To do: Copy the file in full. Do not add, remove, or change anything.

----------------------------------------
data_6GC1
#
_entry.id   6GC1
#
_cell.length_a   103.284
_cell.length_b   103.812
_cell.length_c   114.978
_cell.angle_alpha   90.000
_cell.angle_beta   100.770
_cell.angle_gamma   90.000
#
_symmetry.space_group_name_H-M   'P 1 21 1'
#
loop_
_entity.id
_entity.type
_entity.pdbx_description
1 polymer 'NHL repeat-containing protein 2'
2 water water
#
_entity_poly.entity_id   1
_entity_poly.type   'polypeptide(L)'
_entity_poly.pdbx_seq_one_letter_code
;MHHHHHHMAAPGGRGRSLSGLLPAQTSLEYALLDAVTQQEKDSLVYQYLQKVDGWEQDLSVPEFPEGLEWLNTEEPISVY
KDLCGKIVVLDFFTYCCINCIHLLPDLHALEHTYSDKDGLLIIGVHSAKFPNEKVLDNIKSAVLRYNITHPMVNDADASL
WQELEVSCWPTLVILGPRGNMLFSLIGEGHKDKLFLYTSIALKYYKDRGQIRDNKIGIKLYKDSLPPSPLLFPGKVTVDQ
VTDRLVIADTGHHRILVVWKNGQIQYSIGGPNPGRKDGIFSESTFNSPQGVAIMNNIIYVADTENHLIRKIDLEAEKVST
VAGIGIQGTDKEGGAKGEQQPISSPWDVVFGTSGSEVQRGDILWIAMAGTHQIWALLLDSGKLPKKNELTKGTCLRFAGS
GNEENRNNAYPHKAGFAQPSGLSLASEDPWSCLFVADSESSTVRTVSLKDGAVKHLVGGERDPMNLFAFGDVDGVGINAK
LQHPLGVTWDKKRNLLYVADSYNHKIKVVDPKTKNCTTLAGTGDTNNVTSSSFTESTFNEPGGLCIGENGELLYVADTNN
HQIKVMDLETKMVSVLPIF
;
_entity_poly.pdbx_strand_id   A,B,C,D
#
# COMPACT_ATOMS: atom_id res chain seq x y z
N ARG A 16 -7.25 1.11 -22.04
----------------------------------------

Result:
data_6GC1
#
_entry.id   6GC1
#
_cell.length_a   103.284
_cell.length_b   103.812
_cell.length_c   114.978
_cell.angle_alpha   90.000
_cell.angle_beta   100.770
_cell.angle_gamma   90.000
#
_symmetry.space_group_name_H-M   'P 1 21 1'
#
loop_
_entity.id
_entity.type
_entity.pdbx_description
1 polymer 'NHL repeat-containing protein 2'
2 water water
#
_entity_poly.entity_id   1
_entity_poly.type   'polypeptide(L)'
_entity_poly.pdbx_seq_one_letter_code
;MHHHHHHMAAPGGRGRSLSGLLPAQTSLEYALLDAVTQQEKDSLVYQYLQKVDGWEQDLSVPEFPEGLEWLNTEEPISVY
KDLCGKIVVLDFFTYCCINCIHLLPDLHALEHTYSDKDGLLIIGVHSAKFPNEKVLDNIKSAVLRYNITHPMVNDADASL
WQELEVSCWPTLVILGPRGNMLFSLIGEGHKDKLFLYTSIALKYYKDRGQIRDNKIGIKLYKDSLPPSPLLFPGKVTVDQ
VTDRLVIADTGHHRILVVWKNGQIQYSIGGPNPGRKDGIFSESTFNSPQGVAIMNNIIYVADTENHLIRKIDLEAEKVST
VAGIGIQGTDKEGGAKGEQQPISSPWDVVFGTSGSEVQRGDILWIAMAGTHQIWALLLDSGKLPKKNELTKGTCLRFAGS
GNEENRNNAYPHKAGFAQPSGLSLASEDPWSCLFVADSESSTVRTVSLKDGAVKHLVGGERDPMNLFAFGDVDGVGINAK
LQHPLGVTWDKKRNLLYVADSYNHKIKVVDPKTKNCTTLAGTGDTNNVTSSSFTESTFNEPGGLCIGENGELLYVADTNN
HQIKVMDLETKMVSVLPIF
;
_entity_poly.pdbx_strand_id   A,B,C,D
#
# COMPACT_ATOMS: atom_id res chain seq x y z
N ARG A 16 -7.25 1.11 -22.04